Have you ever thought that you were safe from the sun’s harmful rays because it was a cloudy day or you were swimming in the water? Well, nothing could be farther from the truth. Water and clouds actually do not protect against UV rays. However, there are many things you can do to help protect yourself and your family when outside. Dr. Ryan Murray of WakeMed Physician Practices – Garner Primary Care tells us more below about sun damage and skin protection.
With each deep sun exposure or sunburn, the cells of the skin are damaged. Your body protects itself by repairing or replacing the damaged cells. It then prepares for further damaging UVA /UVB rays by increasing the amount of melanin (pigment) in the cell. This leads to a tan, freckles and benign moles. Damage that is not repaired leads to premature wrinkling, cracked and thinned skin, and skin cancer with the potential for malignancy (or cancer traveling from site of origin to other locations).
In addition to skin that becomes blistered, skin that peels and premature wrinkling, sun damage can lead to benign melanotic or cancerous lesions. Therefore, take steps to protect yourself and your family members when enjoying time outdoors, even when the sun is hiding behind the clouds.
- Stay out of the sun between the hours of 10 am and 4 pm, when the sun’s rays are most dangerous. If you do go outside between these hours, wear a sunscreen that is SPF 15 or greater, and check the label to ensure it blocks UVA and UVB rays.
- Most brands of sunscreen that provide the SPF rating work for sun protection. Many brand names vary by the additives they use (i.e. zinc oxide, colorant that fades) and the delivery method ( rub on vs. spray on). Some are “sweat proof” which generally means that they last longer between applications and run less. Some major brands are now offering lotions that are free of parabens and PABA (additives that may cause some skin irritation).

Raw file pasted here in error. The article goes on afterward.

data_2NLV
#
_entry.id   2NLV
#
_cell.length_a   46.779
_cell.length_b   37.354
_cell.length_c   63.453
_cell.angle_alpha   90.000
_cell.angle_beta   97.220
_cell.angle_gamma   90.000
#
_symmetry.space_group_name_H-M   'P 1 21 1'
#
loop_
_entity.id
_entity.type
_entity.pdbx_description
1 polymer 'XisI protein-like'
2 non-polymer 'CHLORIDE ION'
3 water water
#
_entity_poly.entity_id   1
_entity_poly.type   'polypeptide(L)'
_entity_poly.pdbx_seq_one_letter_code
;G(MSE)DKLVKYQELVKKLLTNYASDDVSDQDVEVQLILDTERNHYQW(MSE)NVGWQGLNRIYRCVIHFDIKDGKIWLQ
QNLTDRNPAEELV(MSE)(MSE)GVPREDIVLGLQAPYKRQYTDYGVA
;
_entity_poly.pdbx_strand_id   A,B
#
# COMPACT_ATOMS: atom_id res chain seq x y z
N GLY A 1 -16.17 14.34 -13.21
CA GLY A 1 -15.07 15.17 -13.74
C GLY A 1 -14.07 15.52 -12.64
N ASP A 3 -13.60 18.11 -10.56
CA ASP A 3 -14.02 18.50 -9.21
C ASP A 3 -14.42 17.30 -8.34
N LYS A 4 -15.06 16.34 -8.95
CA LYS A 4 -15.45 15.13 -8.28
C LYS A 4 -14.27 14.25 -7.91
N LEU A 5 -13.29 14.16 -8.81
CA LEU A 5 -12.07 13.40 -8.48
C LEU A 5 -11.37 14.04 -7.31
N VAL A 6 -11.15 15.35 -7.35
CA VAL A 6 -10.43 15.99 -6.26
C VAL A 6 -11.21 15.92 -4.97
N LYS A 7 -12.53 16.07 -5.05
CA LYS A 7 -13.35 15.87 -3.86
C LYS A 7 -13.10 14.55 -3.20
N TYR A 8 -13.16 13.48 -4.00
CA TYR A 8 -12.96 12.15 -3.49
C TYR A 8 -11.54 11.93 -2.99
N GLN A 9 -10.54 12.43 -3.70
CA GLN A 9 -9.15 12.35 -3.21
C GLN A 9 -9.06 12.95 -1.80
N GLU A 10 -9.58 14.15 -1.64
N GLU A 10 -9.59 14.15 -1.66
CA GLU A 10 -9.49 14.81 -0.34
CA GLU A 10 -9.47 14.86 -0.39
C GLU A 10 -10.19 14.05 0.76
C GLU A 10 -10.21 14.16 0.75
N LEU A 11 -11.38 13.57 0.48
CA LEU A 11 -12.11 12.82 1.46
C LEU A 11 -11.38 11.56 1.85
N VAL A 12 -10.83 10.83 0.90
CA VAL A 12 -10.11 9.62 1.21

- Sunscreen should be liberally applied 15 to 30 minutes before sun exposure and reapplied every two to three hours and after sweating or swimming.
- There is no specific age indicated for sunscreen use, however, most physicians recommend keeping newborns out of the heat/sunlight for the first several months of life. The use of sunscreen on exposed areas (including bottoms of feet) when necessary is recommended. Many brands now offer tear-free formulas in addition to being PABA/paraben-free. For babies, use wide brimmed hats and loose breathable clothing with SPF ratings higher than 15. Most baby sunscreens are SPF 50 and UVA /UVB broad spectrum protective.
- When outside, adults and older children should also wear wide brimmed hats and long sleeves. Baseball caps do not protect the tops of the ears or the back of the neck. These are common areas for skin cancer in men. The legs are the most common for women.
- For even more protection, wear tight woven clothing that provides SPF protection.
- And what about Vitamin D? Vitamin D is a nutrient that our skin makes with sunlight or we absorb through dietary supplementation. It is needed for health and strong bones. UV radiation necessary for Vitamin D synthesis is about 15 minutes collectively on any exposed surface. All experts agree that using tanning booths or getting a “base tan” is not healthy and not necessary for adequate Vitamin D levels.